100 User Experience (UX) Design and Evaluation Methods for Your Toolkit
This is the 5th in a series of 100 short articles about UX design and evaluation methods. Today’s method is called metaphor brainstorming. Metaphor brainstorming is a powerful complement to traditional brainstorming. You can use metaphor brainstorming to explore ideas for the conceptual model for your product, to uncover missing requirements, generate visual metaphors for interface icons, or generate alternative design solutions.
Method 5 of 100: Metaphor Brainstorming
Metaphor brainstorming is a technique that I first encountered at a CHI conference tutorial that described visual thinking. One of the exercises involved the use of metaphor brainstorming to generate design ideas, attributes of products, and potential requirements. The concept of metaphor and its application in interface design (e.g, the computer desktop, windows, file cabinets, timelines, and rooms) fascinated me and I became a strong advocate of metaphor brainstorming as a way to “think outside the box”. I’ve been using this method for over 20 years.
"A metaphor is a word, sound, image, or a physical or virtual concept that helps people understand a system and that describes one thing in terms of another."
From this definition we can define a user interface as a “desktop”, an online store as an “art gallery” or a powered-down state as “hibernation”. We can apply the physical concept of “friction” to the fluidity of a user interface. The use of metaphor is so embedded in our design thinking that we often fail to realize how much it influences our design decisions.
When to Use:
Metaphor brainstorming is useful when:
- You want to explore ideas for a conceptual model.
- You want to investigate some general issues that might face users and designers of a new product.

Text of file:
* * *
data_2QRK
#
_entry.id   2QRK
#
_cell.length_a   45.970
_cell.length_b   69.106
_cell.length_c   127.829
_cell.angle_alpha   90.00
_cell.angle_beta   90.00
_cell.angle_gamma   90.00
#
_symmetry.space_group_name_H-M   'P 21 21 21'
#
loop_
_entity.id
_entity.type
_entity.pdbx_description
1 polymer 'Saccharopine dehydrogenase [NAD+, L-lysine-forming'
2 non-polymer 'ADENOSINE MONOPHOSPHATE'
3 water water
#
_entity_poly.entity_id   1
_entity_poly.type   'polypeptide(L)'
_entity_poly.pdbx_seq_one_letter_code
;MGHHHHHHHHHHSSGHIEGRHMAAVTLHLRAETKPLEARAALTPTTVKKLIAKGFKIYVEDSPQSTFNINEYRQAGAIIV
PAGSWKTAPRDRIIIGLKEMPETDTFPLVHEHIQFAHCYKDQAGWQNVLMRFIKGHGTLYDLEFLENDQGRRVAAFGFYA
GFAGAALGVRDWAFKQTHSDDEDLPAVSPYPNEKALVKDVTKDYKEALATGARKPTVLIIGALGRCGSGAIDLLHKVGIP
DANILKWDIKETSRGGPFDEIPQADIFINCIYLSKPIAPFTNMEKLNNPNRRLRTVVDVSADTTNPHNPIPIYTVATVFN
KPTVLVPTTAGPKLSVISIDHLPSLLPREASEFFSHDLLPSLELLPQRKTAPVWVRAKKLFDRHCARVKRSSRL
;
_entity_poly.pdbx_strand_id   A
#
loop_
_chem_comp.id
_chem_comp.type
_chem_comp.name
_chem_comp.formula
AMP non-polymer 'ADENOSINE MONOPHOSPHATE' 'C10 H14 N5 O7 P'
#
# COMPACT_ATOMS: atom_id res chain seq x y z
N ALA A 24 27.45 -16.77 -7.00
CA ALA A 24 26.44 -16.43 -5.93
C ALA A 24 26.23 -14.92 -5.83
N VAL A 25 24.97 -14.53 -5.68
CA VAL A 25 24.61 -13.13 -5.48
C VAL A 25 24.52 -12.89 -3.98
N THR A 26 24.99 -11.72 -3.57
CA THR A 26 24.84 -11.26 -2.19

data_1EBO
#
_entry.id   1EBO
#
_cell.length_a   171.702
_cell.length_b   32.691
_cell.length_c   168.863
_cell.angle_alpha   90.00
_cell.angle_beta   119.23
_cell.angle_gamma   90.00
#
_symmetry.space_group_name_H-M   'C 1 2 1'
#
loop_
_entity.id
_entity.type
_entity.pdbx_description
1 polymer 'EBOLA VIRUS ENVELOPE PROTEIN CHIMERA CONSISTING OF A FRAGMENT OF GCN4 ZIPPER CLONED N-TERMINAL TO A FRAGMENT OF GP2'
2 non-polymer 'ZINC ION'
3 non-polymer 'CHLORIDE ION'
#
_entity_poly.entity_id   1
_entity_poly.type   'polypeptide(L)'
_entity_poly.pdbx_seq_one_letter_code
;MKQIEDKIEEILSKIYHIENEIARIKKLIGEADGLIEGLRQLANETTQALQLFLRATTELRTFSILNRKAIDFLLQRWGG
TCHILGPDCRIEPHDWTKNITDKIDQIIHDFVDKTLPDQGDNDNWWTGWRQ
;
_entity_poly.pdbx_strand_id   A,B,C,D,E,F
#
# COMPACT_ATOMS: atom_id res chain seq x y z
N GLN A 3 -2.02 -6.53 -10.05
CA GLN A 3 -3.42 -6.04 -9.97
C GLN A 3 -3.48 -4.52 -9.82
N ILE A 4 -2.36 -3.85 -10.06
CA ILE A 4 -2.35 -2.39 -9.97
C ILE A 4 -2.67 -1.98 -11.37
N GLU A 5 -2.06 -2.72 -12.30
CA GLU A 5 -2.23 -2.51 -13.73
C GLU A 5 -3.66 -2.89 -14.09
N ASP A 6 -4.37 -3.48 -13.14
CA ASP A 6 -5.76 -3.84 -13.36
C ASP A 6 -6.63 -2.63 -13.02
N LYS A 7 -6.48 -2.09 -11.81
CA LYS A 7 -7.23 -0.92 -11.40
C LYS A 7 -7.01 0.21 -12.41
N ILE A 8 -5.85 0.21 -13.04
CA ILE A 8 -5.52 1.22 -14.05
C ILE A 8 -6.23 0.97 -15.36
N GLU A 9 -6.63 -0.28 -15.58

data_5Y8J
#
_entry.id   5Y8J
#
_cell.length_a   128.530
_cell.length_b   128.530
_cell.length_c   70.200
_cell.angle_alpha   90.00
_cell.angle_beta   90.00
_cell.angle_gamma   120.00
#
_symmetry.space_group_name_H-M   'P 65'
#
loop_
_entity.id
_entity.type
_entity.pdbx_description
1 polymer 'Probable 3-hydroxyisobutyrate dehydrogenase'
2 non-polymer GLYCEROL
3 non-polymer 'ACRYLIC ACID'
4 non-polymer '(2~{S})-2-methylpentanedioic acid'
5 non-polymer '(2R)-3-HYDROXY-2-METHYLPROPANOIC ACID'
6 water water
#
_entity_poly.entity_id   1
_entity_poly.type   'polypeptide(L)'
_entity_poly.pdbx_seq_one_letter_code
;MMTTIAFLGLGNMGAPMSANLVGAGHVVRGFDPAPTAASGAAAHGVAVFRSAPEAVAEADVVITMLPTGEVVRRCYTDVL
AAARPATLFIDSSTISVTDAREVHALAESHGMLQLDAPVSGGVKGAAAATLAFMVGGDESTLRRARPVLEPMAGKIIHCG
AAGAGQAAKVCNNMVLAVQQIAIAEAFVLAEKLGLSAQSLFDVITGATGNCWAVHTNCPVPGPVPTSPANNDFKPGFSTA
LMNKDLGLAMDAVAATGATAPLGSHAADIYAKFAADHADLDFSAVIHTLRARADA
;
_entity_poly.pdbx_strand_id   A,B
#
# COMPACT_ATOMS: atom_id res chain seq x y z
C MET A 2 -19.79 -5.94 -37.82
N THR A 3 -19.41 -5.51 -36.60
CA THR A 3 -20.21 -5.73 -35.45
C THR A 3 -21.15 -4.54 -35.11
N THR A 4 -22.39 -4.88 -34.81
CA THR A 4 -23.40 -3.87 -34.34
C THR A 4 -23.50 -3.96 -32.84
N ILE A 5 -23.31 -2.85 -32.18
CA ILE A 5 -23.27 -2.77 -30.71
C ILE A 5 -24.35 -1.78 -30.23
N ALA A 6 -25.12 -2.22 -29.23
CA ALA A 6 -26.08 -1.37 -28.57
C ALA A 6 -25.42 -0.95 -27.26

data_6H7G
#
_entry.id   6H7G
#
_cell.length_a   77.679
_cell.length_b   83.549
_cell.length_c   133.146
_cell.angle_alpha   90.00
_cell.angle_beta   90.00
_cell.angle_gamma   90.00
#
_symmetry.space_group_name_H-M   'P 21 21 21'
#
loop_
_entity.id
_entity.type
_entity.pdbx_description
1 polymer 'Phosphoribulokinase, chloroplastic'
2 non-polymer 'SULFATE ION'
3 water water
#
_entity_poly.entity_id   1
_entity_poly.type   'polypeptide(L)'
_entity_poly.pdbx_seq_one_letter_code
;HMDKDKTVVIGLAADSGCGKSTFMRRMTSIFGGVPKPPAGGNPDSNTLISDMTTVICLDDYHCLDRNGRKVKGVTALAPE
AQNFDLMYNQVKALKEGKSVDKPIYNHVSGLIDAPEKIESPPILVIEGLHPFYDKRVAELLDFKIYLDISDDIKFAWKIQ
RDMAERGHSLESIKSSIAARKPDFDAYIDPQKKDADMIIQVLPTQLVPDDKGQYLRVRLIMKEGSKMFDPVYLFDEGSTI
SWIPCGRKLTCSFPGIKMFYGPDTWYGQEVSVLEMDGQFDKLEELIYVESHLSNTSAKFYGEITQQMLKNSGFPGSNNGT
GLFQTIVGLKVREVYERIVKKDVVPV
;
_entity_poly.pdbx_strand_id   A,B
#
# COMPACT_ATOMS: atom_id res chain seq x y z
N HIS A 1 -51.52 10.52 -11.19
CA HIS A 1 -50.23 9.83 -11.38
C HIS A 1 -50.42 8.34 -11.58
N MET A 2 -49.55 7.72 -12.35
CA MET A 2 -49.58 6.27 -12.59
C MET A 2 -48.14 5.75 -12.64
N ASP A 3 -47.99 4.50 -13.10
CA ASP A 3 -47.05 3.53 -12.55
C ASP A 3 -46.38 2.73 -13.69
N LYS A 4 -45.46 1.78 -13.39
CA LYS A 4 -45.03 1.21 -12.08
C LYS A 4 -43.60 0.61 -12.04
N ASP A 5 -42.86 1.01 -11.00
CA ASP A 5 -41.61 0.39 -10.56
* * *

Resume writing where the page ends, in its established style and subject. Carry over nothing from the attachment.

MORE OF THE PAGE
- You want to define branding attributes or branding “personality.”
- You are generating requirements for a system.
- Choose a topic for the metaphor brainstorming session.
- Provide a short briefing on the use of metaphor in design and provide some examples to prime your audience. Provide a set of ground rules on brainstorming.
- Assign homework related to the topic. You might ask people to write down some ideas or to look through magazines or do a Google Search for metaphors.
- Brainstorm a set of metaphors where the basic question is: What metaphors might give us ideas about…..?
- Let’s say you were interested in improved security for your product.
- You would ask “What security metaphors might provide ideas or insights about how to improve security in our product?
- Your brainstorming might yield metaphors like: vaults, keys, locks, overhead surveillance, passwords, challenges, image recognition, laser beams, facial recognition, background checks, biometrics, and motion sensors. These source metaphors can then be analyzed and deconstructed to see how they can be applied to your project.
- Choose a set of the metaphors that you generated in your first session and then conduct a deconstruction session where you break the metaphor into objects, attributes, and processes or tasks. Let’s say that you were asking a question about storing large amounts of information that you also want to make accessible and your brainstorming yielded the word museum. If you “deconstruct” museum, you might come up with the following list.
- From this list you might take promising concepts and see if they prompt ideas for features, requirements, or product attributes.
- Take the data from the deconstruction session and use it to generate ideas for possible product requirements and attributes.
Strengths and Weaknesses:
+ Metaphor brainstorming is a variation on group brainstorming so participants can grasp the general procedures quickly
+ Metaphor brainstorming is fun. Participants can express ideas from personal areas of interest as well as work areas.
+ Metaphor brainstorming can be used to generate organizing metaphors for a product (e..g, the desktop, rooms, trees), images for icons, requirements, and features.
- The method is not documented in many easily accessible places. The UPA Body of Knowledge Preview site has a short entry on metaphor brainstorming.
- There is some mental inertia when people first try this method. It is helpful to show some examples of the results of the metaphor brainstorming and then the metaphor deconstruction.
- The method is much easier to demonstrate than write about. : )
Alexa. Creativity for Left-Brained People: http://www.adaptivepath.com/blog/2009/04/22/leftbrainedcreativity/
Righi, C. (2001). Building the conceptual model and metaphor: The “3X3”. In R. Branaghan (Ed.), Design for people by people: Essays on usability (pp. 213-219). Usability Professionals’ Association, Chicago, IL.
What’s Next in the Series?
The next UX method posting will describe “Future Workshops”, a technique for identifying current problems with a product or process, generating a vision of the future, and then evaluating ways to get to that future vision.